What the ongoing arguments about school closings ignore is context, in several ways.
Yes, there were other ways to control the pandemic (though it’s worth noting that, at local scales, we’ve historically closed schools for short periods to control influenza and other outbreaks–this isn’t new). We could have improved ventilation, restricted other activities such as indoor dining, done more masking, and increased vaccination rate. We could have and should have done these things, but we did not*. I won’t speak for others, but I was arguing that schools should be the last places to close (other than hospitals), and many epidemiologists were making the argument that we need to keep schools open, so what other protective measures will we take? (Helen Jenkins at Northeastern University wrote multiple op-eds in this vein). The reality is that we didn’t do the other things to prevent spread (and, in some cases, weren’t allowed to enact these precautions–thanks SCOTUS!), so closing schools was the one option local governments had.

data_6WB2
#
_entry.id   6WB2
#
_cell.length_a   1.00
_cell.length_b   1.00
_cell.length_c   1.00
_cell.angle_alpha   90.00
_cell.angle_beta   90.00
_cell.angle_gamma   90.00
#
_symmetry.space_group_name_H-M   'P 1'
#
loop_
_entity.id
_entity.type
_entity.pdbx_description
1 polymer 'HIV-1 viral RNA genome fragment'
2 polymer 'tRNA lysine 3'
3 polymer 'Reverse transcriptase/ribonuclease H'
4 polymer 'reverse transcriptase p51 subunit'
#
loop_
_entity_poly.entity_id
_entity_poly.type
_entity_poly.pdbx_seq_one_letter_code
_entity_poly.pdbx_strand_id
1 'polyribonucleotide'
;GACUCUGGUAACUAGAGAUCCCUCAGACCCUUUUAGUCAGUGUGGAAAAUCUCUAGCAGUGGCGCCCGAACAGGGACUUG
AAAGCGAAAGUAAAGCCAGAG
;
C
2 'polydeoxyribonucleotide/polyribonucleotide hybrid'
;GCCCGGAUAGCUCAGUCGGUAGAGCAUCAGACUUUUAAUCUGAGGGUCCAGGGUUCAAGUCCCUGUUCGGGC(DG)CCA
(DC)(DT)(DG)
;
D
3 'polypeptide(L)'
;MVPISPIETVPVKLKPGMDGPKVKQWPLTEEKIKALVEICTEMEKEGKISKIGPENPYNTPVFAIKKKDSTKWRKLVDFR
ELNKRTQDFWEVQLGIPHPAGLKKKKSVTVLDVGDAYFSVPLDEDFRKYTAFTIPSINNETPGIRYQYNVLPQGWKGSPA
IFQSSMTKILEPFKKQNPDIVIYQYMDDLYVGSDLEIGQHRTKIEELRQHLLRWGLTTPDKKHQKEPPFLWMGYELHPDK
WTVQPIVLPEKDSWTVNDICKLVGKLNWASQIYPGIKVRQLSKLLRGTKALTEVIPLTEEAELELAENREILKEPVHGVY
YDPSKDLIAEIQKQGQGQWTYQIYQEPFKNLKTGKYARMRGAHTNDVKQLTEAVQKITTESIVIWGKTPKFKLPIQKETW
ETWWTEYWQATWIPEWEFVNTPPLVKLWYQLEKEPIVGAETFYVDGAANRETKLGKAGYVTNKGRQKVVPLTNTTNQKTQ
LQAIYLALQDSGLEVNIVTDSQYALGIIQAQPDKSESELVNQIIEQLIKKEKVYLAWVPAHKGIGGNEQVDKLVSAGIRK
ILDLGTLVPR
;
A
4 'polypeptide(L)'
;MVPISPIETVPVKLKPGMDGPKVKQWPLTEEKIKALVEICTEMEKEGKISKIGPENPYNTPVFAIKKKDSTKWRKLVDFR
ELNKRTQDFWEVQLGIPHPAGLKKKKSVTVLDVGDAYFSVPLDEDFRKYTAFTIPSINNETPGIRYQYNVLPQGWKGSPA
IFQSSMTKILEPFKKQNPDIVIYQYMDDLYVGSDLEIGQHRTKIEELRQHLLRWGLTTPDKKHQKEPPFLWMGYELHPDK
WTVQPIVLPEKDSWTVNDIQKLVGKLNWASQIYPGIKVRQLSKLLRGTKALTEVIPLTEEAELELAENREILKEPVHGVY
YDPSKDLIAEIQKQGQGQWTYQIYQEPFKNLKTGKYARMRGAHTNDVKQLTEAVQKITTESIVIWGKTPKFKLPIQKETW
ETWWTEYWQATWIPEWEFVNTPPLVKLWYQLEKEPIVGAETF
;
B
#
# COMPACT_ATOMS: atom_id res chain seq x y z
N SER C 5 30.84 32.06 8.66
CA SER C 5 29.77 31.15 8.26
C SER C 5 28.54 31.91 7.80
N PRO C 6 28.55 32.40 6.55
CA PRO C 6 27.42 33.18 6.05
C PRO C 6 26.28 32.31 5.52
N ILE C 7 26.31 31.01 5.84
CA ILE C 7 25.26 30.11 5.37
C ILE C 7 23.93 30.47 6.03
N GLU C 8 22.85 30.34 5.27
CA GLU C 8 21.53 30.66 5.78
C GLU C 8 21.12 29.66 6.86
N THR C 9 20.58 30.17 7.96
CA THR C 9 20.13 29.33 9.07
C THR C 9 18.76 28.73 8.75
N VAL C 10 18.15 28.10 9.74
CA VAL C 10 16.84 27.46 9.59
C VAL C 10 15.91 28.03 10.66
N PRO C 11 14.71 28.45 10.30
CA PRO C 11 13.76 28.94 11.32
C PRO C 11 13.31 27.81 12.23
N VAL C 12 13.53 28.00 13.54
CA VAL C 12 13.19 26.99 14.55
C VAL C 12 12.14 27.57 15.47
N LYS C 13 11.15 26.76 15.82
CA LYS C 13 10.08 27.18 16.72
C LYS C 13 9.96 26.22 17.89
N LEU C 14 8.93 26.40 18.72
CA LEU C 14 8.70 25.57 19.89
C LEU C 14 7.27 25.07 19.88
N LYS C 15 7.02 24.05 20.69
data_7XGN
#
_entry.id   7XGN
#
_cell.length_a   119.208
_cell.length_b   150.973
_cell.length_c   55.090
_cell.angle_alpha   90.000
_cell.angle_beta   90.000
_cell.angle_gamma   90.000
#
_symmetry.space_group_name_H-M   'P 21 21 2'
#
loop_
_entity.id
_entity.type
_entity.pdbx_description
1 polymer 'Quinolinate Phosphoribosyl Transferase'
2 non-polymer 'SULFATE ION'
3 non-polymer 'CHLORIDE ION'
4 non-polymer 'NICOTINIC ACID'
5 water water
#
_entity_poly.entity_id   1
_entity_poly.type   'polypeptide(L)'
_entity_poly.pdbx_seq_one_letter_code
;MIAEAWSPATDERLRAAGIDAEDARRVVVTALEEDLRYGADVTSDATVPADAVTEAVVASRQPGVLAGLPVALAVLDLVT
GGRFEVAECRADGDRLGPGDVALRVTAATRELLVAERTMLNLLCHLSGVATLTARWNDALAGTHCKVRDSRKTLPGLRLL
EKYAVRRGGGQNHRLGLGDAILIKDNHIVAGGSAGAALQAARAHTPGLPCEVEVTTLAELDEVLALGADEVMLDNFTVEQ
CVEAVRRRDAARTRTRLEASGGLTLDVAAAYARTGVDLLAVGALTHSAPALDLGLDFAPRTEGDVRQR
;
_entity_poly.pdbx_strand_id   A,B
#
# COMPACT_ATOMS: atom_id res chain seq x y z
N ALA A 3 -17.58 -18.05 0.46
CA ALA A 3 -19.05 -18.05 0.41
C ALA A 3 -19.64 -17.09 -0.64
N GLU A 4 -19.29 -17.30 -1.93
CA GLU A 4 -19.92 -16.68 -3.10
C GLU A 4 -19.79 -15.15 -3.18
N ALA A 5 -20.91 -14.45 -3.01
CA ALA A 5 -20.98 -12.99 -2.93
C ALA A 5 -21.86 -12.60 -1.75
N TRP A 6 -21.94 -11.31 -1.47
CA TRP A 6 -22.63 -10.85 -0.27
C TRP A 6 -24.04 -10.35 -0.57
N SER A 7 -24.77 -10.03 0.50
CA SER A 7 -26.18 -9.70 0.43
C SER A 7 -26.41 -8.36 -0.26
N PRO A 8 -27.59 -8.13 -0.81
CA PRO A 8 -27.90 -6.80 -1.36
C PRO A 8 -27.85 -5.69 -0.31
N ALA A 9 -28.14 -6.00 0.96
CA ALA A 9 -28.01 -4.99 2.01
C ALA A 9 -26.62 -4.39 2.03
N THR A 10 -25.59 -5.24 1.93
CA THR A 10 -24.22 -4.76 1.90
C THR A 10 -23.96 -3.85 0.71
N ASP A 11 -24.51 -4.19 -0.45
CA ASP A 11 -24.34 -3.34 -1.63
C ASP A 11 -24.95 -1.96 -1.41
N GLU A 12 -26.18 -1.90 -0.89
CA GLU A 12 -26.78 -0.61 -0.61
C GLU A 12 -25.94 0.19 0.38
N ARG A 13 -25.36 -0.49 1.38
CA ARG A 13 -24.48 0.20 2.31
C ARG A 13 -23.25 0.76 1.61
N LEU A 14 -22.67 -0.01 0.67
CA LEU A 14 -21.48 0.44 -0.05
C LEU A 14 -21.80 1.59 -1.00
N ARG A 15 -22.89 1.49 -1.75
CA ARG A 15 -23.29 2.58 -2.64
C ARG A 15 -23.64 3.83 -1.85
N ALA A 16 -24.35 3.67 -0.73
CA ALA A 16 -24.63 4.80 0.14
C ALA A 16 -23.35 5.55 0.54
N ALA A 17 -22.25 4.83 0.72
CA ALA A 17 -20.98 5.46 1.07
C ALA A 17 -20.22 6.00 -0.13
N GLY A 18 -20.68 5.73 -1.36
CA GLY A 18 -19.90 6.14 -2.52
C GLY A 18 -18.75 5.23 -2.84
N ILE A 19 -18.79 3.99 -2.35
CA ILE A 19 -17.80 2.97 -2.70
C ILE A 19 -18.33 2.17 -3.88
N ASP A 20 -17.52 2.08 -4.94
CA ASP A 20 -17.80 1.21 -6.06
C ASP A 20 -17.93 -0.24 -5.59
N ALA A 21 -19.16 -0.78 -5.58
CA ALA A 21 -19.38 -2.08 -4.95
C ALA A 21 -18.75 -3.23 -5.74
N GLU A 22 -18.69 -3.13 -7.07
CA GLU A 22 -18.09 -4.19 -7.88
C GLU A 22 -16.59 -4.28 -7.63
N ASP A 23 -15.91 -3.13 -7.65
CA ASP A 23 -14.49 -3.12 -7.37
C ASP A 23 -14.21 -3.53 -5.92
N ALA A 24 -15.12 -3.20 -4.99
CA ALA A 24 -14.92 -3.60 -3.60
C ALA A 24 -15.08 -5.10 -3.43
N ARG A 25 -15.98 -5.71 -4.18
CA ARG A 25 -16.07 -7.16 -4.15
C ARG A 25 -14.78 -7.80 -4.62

As others have noted throughout the pandemic, the communities (lower income) that typically had the fewest protections were those that need them the most, and we failed them. Multiple stories have described how money that was supposed to have been spent on ventilation and testing was spent on other things–and this typically happened in lower income areas too.
But for me the most glaring lack of context is the active ignoring the role children play in spreading COVID to adults. In those communities that were hardest hit, those adults include older, middle-aged and elderly family members (‘the kids and grandkids murder their parents and grandparents’) as caretakers. The question that isn’t asked is how many more deaths would there have been without school closures, especially in lower income communities. The idea that, if we hadn’t shuttered schools in the actual America in which most Americans live (not well-off academics who can send their kids to top public schools or private schools), there wouldn’t have been a significant increase in adult deaths (not to mention hospitalizations and long COVID) is laughable. Yet that counterfactual is completely ignored. The question should be, how many more deaths were acceptable to open schools sooner? Which is an ugly question, and one many are desperate to avoid.
*Consider that, right now, pediatric wards are slammed with respiratory diseases, and yet, no authorities are vigorously encouraging mask wearing, never mind actually requiring mask wearing. If not now, when?